Researchers suggest preventing diversion of forests for development, reducing livestock depredation and increasing efficiency of compensatory schemes could help
Only four per cent of the geographic area of India is categorised as protected areas which are considered safe haven for animals. In addition, 18 per cent of the land is under forest cover which also harbours animals as well as humans.
The ecological health of forest landscape depends upon predators. The word predator, for most people, connotes lions and tigers.
While tigers are protected well in tiger reserves that fall under protected areas, the last breeding population of Asiatic lion is confined to Gir in Gujarat. Therefore, the ecological wellbeing of remaining forests depends upon lesser known carnivores like the grey wolf, dhole, jackal, fox and hyena – collectively called canids.
Human factors are leading to resource competition, ending up in human-animal conflicts and even threaten the very existence of these species. Understanding the needs of canids and humans to facilitate coexistence can help change the situation.
A team of researchers who studied this issue has suggested measures like preventing diversion of multi-use forests for development projects, strategies to reduce livestock depredation due to canids and increasing the efficiency of compensatory schemes to mitigate human-animal conflicts.
The study was done in the Kanha-Pench forest landscape which has all canids as well as human population in 400 villages. People depend on the forests for fuelwood, non-timber forest products as well as grazing for domestic livestock. Researchers assessed the ecological requirement of canids through an indirect sign survey and created species-specific occupancy models.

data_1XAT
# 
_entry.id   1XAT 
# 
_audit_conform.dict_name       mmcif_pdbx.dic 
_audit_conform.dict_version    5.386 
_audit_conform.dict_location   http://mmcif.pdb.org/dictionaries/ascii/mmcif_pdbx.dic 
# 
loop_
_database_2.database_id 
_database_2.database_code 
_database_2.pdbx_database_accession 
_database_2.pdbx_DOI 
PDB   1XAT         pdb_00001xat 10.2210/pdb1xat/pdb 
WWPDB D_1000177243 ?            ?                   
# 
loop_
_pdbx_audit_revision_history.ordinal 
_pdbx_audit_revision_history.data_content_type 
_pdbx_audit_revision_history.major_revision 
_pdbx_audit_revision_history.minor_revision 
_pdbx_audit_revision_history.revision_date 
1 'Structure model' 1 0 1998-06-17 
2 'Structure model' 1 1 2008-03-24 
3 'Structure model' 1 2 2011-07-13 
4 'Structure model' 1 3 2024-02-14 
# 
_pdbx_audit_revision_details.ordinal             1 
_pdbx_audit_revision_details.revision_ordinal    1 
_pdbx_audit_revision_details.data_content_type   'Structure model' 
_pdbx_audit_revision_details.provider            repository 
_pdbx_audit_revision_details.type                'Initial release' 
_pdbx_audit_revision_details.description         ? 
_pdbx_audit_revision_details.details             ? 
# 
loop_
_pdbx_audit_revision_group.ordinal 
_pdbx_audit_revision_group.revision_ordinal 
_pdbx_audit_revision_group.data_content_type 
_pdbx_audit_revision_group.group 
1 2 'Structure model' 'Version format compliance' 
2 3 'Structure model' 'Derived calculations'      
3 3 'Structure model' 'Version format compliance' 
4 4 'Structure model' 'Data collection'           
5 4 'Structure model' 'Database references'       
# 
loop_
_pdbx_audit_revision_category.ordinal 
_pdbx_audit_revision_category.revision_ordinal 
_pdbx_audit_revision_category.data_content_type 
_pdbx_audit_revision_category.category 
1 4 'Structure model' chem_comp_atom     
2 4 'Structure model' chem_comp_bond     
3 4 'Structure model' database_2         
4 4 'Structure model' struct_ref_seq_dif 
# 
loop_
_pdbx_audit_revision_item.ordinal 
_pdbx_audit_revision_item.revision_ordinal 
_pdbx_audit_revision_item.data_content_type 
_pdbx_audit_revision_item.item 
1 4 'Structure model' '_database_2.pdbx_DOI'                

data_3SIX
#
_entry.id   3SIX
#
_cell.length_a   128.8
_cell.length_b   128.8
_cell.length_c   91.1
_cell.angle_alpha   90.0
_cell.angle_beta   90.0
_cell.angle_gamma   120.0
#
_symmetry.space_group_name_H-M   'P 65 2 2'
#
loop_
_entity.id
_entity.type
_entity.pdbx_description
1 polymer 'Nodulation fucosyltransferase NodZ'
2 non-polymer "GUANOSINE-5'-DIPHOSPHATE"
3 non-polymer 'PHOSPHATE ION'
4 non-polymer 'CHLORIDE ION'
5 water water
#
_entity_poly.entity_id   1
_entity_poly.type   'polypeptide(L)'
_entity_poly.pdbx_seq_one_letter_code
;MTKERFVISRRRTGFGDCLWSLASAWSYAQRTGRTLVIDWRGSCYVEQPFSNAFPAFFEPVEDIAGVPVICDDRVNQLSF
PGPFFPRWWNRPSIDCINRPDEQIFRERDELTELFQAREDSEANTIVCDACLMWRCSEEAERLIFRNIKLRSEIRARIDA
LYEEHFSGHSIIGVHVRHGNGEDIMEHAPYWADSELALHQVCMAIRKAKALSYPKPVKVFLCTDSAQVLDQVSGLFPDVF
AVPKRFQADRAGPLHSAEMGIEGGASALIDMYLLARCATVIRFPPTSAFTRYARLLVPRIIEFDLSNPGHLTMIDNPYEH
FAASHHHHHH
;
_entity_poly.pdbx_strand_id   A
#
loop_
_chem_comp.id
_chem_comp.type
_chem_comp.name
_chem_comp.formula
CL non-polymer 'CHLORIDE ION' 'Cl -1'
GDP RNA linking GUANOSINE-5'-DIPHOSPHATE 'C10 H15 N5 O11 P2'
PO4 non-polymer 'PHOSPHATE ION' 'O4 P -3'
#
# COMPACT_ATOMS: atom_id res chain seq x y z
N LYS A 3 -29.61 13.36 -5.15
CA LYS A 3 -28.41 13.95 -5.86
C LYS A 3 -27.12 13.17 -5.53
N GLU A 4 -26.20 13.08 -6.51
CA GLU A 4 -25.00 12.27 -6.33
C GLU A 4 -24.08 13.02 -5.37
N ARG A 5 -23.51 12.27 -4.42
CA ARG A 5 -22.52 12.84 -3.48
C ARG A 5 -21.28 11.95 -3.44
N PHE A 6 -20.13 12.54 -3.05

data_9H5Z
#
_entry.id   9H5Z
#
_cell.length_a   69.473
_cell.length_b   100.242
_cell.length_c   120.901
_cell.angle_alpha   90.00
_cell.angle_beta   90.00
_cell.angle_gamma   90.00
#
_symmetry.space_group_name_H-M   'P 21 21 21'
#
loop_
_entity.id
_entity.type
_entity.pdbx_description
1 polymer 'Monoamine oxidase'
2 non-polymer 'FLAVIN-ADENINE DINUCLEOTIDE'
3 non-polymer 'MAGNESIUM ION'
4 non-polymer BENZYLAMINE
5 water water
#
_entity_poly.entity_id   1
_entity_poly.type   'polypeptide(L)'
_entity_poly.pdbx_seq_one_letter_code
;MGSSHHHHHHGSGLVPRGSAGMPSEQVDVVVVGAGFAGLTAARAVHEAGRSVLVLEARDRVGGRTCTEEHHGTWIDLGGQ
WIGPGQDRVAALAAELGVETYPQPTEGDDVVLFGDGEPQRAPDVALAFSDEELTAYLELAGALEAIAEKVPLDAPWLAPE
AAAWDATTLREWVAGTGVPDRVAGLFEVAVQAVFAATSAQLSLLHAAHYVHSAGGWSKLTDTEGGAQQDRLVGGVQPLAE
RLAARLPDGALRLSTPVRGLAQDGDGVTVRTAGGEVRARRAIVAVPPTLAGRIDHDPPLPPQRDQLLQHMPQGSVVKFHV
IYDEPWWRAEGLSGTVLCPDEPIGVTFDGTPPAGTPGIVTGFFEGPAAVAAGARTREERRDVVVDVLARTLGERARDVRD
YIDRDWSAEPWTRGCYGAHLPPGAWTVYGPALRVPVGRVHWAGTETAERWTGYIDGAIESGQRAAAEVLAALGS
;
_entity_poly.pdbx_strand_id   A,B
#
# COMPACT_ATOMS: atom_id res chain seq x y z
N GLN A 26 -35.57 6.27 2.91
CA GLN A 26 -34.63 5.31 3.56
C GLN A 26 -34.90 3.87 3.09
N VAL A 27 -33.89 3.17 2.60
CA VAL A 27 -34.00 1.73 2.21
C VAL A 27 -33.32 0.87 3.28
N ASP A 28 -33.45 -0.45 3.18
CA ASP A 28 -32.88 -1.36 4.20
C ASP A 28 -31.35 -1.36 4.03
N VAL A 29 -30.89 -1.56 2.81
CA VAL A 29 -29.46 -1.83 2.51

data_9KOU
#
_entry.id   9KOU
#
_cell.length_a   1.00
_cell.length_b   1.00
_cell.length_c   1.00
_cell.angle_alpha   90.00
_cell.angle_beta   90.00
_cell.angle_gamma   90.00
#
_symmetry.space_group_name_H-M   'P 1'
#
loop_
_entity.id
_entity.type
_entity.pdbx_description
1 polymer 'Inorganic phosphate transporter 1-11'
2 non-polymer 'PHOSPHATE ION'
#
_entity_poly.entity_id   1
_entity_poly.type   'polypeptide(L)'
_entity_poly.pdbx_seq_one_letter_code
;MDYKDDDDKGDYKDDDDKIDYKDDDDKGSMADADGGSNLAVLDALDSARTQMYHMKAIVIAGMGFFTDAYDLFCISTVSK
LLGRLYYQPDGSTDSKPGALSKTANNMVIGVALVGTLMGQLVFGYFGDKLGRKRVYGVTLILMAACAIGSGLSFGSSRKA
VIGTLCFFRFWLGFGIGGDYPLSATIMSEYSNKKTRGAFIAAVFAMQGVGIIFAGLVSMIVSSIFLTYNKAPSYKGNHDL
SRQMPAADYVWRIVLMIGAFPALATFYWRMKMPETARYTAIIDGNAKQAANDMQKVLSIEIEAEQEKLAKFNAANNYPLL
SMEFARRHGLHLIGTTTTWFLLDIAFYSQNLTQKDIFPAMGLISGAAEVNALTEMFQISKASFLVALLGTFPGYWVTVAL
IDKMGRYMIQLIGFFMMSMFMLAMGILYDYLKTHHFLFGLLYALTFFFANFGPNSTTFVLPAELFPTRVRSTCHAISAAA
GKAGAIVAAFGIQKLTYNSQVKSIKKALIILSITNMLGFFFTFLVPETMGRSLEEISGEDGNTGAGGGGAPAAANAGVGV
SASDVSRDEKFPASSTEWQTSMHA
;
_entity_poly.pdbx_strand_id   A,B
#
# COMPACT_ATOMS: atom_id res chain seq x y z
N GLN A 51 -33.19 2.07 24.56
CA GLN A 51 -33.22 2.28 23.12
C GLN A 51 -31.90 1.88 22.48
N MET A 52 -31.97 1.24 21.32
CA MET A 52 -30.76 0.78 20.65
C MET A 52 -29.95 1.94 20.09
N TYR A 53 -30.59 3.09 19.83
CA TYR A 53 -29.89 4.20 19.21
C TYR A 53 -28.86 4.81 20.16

They then collected data on socio-economic status of people like land holdings, livestock population, economic loss due to livestock depredation. They also collected data on free-ranging dogs to understand its interaction with wild canids. Modelling technique were used to assess the habitat use of canids and its depredation pattern.
It emerged that dholes were found predominately in forested areas; wolf, jackal and hyena occupied scrublands and fox in dry areas. Scrublands which are deemed to be unproductive and termed as ‘wastelands’ too have an ecological role.
These wastelands tend to get converted into agriculture fields or diverted for commercial use. Conversion of these scrublands will directly have an impact on the canids, so these lands have to be managed scientifically, say researchers.
An important step is to ensure efficient system for payment of compensation to people for livestock lost. The local people are not claiming compensation as they find it difficult to establish proof of depredation by wild canids.
The study has also warned about free-ranging dog in the forests. These dogs not only compete for the resources but also the source for diseases. In future, the dog population is bound to grow as they don’t have any natural predators.
“Traditionally conservation and research has focused on animals that persist inside protected areas. Due to this, the conservation and management needs of several other species have been neglected. We need better understanding of carnivore distribution outside protected areas and also identify what factors influence their distribution and conflict with people,” pointed out Mahi Puri, who led the research.
The research team included Arjun Srivathsa and N Samba Kumar from the Wildlife Conservation Society, Bengaluru; Krithi K. Karanth and Imran Patel from the Centre for Wildlife Studies, Bengaluru. The findings of the study have been published in the Royal Society Open Science Journal. (India Science Wire)
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